As noted above, where, as here, there is no constitutional or statutory authority for the entity to sue or be sued, that entity is without capacity under the Roberts analysis. Griffith, 808 F.Supp.2d at 934. Thus, the Court concludes that the City Court of Baton Rouge does not have the capacity to sue or be sued, and must be dismissed from this matter. See, e.g., Wells v. Welborn, No. 11-32-JJB, 2011 U.S. Dist. LEXIS 61097, at *3, 2011 WL 2222311, at *1 (M.D.La. June 8, 2011) (Brady, J.) (finding that the East Baton Rouge Family Court is not a juridical entity capable of being sued); Rutherford v. Louisiana, No. 10-1987, 2011 U.S. Dist. LEXIS 16706, at *15-16, 2011 WL 692031, at *5 (E.D.La. Feb. 17, 2011) (Twenty-First Judicial District of the State of Louisiana is not a juridical person).

IV. Conclusion

Accordingly,

IT IS ORDERED that Defendants the City of Baton Rouge and the Parish of East Baton Rouge's FRCP 12(b)(6) Motion to Dismiss City Court of Baton Rouge (Doc. 55) is GRANTED.

IT IS FURTHER ORDERED that Plaintiff Kenneth Hall's claims against Defendant Baton Rouge City Court are hereby DISMISSED, with prejudice.

FootNotes


1. Since the filing of the instant motions to dismiss, Hall filed a Second Amending and Supplemental Complaint and a Third Amending and Supplemental Complaint. (Docs. 74 and 76.) Where, as here, the plaintiff's subsequent complaints refer to, adopt, and incorporate the original complaint, it cannot be said that the subsequent complaints superceded the original complaint. Stewart v. City of Houston Police Dep't, 372 Fed.Appx. 475, 478 (5th Cir.2010) (citing King v. Dogan, 31 F.3d 344, 346 (5th Cir. 1994)). Thus, in considering the instant motions, the Court shall analyze Hall's Original Complaint (Doc. 1), First Amending and Supplemental Complaint (Doc. 13), Second Amending and Supplemental Complaint (Doc. 74), and Third Amending and Supplemental Complaint (Doc. 76).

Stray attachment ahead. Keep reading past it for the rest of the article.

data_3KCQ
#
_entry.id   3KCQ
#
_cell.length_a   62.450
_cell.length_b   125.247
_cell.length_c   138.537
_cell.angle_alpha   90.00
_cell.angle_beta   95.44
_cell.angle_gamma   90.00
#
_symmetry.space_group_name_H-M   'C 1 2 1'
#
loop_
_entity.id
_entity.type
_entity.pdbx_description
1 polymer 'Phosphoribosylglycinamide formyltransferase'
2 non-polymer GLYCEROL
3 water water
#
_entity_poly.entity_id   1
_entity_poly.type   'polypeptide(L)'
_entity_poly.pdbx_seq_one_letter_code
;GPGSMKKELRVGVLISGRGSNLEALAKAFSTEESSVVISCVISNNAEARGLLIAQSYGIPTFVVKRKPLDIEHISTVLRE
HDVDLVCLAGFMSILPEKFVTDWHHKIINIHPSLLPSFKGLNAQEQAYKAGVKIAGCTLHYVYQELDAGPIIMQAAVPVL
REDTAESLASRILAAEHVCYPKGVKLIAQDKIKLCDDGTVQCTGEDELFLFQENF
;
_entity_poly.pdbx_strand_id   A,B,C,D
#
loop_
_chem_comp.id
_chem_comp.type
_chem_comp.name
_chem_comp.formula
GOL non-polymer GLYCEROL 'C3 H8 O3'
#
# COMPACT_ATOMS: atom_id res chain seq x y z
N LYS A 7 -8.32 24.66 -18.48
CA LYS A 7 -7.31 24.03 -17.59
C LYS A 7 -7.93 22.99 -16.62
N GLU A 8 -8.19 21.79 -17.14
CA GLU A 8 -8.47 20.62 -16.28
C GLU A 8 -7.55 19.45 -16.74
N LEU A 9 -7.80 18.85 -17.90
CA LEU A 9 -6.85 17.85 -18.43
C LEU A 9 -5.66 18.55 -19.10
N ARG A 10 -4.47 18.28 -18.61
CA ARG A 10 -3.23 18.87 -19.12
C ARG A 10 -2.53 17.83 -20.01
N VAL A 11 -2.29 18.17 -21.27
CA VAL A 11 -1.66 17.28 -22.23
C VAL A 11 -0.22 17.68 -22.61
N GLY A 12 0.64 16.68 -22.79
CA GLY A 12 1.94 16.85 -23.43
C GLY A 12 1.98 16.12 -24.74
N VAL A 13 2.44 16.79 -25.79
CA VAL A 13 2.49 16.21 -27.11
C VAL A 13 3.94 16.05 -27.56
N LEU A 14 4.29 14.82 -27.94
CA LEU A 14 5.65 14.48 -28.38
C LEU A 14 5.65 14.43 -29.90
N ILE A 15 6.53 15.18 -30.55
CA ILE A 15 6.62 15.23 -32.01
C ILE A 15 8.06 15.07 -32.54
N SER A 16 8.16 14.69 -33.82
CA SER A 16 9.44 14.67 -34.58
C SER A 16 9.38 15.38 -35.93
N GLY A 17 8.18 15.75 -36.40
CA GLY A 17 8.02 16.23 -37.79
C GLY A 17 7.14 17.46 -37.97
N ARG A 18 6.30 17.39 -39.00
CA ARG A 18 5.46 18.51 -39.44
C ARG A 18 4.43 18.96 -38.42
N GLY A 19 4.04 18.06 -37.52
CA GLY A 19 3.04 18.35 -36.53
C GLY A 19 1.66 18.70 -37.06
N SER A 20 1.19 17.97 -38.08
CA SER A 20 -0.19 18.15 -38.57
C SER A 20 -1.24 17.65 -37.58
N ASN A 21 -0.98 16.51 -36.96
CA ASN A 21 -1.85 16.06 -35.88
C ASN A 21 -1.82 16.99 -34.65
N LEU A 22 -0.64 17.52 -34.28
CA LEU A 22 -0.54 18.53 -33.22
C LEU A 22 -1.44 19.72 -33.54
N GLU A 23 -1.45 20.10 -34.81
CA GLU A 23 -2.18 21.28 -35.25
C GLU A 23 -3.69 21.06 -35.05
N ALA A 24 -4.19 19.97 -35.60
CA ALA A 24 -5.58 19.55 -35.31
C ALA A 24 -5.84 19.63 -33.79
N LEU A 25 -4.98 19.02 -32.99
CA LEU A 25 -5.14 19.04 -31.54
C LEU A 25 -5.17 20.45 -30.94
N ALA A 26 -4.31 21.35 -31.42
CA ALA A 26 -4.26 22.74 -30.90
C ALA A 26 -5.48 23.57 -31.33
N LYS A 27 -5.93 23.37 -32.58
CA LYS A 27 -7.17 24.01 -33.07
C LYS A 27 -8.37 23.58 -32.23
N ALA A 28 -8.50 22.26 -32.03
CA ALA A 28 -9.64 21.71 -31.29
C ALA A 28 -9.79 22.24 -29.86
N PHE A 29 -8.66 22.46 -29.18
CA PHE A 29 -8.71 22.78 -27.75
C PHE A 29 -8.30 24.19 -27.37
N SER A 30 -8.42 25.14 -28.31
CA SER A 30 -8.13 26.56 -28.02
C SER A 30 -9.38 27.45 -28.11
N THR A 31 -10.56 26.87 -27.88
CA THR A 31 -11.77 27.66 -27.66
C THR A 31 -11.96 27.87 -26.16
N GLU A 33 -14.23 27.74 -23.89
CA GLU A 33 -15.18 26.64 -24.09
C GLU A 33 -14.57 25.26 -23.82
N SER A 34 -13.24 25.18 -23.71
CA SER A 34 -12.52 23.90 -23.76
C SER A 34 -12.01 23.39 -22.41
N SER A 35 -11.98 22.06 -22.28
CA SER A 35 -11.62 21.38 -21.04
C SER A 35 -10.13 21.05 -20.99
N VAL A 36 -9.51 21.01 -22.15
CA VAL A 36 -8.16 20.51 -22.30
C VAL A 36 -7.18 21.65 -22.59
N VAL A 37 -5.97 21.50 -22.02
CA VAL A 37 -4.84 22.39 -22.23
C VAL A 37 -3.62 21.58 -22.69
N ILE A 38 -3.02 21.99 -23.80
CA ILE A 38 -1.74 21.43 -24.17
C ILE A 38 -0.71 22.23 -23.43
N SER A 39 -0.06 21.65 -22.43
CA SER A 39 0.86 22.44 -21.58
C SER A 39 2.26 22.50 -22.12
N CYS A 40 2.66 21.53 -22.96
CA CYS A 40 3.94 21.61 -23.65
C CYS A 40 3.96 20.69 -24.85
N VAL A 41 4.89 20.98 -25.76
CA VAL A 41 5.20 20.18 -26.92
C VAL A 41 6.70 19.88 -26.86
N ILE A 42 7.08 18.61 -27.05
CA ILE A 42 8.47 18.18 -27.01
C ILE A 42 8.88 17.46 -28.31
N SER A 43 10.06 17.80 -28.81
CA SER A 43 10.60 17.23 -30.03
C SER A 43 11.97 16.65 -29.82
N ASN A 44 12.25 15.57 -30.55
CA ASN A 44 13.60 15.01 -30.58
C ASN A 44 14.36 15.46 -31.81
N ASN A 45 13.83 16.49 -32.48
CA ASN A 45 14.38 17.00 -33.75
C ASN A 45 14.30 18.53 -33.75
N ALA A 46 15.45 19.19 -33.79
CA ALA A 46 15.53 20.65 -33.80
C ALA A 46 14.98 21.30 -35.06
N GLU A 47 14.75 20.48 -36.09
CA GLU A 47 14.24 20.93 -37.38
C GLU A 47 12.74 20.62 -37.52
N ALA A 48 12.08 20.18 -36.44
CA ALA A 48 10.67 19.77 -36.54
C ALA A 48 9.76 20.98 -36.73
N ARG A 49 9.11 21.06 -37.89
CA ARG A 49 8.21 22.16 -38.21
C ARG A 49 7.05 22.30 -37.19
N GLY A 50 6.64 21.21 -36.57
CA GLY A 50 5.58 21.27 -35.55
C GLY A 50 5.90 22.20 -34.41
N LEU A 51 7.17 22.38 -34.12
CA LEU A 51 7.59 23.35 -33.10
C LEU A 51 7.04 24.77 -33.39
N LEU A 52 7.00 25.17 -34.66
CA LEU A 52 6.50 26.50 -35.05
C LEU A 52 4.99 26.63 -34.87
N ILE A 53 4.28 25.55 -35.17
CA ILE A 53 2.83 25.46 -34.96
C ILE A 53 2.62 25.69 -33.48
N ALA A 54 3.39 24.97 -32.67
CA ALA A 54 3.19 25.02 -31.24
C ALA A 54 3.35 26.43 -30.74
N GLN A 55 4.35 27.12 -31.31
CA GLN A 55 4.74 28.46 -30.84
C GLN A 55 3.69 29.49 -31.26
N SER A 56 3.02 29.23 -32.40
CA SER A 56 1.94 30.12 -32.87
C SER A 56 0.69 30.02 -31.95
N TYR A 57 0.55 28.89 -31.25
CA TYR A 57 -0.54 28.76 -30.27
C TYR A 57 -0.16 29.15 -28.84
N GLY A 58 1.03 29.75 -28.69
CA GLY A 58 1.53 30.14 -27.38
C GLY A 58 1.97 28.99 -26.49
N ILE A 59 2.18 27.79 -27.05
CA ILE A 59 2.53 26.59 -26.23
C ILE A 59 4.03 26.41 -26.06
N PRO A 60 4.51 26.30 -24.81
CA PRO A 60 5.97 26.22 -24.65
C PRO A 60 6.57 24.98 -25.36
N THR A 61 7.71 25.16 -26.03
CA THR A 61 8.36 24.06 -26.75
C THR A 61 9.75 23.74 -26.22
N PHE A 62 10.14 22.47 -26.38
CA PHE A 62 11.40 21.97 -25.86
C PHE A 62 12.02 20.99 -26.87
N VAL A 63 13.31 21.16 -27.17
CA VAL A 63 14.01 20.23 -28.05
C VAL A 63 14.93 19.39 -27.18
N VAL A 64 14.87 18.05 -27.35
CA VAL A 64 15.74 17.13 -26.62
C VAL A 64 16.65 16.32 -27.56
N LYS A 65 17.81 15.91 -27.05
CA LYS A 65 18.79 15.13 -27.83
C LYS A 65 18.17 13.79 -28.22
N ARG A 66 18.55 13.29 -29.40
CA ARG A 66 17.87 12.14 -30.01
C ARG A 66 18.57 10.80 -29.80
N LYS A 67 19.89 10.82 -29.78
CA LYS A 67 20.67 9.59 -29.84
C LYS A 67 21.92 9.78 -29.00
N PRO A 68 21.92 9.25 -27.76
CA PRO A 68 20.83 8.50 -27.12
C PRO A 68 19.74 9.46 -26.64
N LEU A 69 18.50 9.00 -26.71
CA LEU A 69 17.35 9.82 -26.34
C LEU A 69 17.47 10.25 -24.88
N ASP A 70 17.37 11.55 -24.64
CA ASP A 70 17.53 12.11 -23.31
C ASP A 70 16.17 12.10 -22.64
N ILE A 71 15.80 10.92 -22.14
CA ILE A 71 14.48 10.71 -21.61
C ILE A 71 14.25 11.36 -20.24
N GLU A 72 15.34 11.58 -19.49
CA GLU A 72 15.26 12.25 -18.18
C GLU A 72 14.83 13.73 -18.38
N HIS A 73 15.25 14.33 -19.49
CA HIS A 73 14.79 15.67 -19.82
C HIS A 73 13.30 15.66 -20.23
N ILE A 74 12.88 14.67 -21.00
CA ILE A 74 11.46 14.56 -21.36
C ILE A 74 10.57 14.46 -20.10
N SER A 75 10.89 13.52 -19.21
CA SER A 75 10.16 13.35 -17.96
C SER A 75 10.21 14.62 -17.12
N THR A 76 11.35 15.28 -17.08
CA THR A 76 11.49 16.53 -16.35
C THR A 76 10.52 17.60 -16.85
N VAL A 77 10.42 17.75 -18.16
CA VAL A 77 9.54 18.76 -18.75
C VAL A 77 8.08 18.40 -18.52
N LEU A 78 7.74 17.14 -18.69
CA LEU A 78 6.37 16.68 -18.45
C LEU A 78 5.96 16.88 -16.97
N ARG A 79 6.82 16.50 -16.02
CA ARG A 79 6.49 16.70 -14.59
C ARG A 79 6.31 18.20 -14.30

2. On May 1, 2013, Byron Sharper ("Sharper") was added as an Intervenor-Plaintiff in this matter. (Doc. 127.) Subsequently, Sharper filed a Complaint (Doc. 128) and a Supplemental Complaint (Doc. 133). However, this ruling and order relates to Hall's claims only.
3. Hall's original complaint was filed as a class action. (Doc. 1.) Subsequently, Hall filed Plaintiff's Motion to Certify Case as a Class Action (Doc. 58), which was denied as premature, without prejudice to Hall's right to re-file the motion, if necessary, after the Court issues its rulings on the pending dispositive motions. (Doc. 172.)
4. "Section 1983 imposes liability on anyone who, under color of state law, deprives a person `of any rights, privileges, or immunities secured by the Constitution and laws.' [T]his provision safeguards certain rights conferred by federal statutes." Blessing v. Freestone, 520 U.S. 329, 340, 117 S.Ct. 1353, 137 L.Ed.2d 569 (1997) (citing Maine v. Thiboutot, 448 U.S. 1, 100 S.Ct. 2502, 65 L.Ed.2d 555 (1980)).